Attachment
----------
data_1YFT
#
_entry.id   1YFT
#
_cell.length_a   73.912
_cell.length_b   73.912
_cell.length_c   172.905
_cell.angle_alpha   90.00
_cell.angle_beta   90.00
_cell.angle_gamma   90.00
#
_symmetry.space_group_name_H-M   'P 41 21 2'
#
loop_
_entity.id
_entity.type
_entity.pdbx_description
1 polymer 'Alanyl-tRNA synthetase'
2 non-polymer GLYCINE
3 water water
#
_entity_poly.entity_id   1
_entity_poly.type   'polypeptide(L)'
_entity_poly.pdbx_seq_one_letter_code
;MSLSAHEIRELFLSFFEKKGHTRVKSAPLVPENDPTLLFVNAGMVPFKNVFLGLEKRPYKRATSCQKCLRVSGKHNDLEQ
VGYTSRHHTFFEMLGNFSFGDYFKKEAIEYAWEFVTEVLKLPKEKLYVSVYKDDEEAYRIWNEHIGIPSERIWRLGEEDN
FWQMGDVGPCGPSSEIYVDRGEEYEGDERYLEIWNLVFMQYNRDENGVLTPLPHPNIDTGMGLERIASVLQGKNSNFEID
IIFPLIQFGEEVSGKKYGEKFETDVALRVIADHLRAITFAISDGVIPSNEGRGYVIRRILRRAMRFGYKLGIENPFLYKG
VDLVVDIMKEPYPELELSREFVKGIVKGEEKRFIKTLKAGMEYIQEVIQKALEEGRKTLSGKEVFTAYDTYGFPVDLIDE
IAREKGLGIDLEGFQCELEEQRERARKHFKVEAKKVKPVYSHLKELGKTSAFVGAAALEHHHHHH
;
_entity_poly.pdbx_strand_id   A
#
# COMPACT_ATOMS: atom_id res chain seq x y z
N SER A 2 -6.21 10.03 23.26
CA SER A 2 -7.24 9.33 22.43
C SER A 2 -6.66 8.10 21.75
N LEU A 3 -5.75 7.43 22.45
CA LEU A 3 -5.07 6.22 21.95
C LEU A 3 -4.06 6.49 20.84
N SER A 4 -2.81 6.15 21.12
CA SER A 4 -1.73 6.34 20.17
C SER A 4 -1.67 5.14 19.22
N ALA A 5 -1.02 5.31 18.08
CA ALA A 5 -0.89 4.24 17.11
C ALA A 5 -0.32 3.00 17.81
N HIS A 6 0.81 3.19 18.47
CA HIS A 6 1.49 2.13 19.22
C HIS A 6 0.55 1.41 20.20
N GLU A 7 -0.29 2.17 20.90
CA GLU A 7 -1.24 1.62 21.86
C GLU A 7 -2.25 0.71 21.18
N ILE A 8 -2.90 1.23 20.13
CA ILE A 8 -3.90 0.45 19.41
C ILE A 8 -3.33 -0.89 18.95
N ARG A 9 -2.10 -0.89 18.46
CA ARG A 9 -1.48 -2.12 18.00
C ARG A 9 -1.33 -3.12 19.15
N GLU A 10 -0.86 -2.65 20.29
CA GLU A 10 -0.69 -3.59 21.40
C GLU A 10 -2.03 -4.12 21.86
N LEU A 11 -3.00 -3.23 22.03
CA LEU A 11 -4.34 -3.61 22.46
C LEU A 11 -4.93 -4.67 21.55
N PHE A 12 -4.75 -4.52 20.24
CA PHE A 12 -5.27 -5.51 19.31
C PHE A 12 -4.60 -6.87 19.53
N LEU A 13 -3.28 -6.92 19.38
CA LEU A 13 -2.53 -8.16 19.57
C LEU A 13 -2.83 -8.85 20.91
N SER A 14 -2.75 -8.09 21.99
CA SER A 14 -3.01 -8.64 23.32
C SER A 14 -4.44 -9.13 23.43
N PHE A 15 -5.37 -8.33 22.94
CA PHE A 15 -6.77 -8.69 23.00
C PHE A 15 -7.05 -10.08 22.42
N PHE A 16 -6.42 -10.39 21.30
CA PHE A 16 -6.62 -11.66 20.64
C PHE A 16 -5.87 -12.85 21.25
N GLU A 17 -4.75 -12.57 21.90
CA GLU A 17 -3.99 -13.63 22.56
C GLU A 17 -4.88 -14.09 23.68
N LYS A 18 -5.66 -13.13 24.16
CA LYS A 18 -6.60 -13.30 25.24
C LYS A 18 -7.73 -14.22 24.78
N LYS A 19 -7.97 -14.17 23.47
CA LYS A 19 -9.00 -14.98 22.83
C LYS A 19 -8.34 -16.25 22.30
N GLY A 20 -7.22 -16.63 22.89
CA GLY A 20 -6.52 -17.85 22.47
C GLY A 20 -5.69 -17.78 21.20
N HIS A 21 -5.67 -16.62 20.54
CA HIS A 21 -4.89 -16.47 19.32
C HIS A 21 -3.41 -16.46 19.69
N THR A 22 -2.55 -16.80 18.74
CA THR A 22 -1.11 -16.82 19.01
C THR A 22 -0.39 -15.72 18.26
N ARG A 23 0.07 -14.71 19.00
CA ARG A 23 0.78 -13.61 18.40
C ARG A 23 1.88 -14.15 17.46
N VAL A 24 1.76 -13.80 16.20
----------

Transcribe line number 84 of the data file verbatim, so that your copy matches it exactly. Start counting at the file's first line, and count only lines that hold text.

CA LYS A 18 -6.60 -13.30 25.24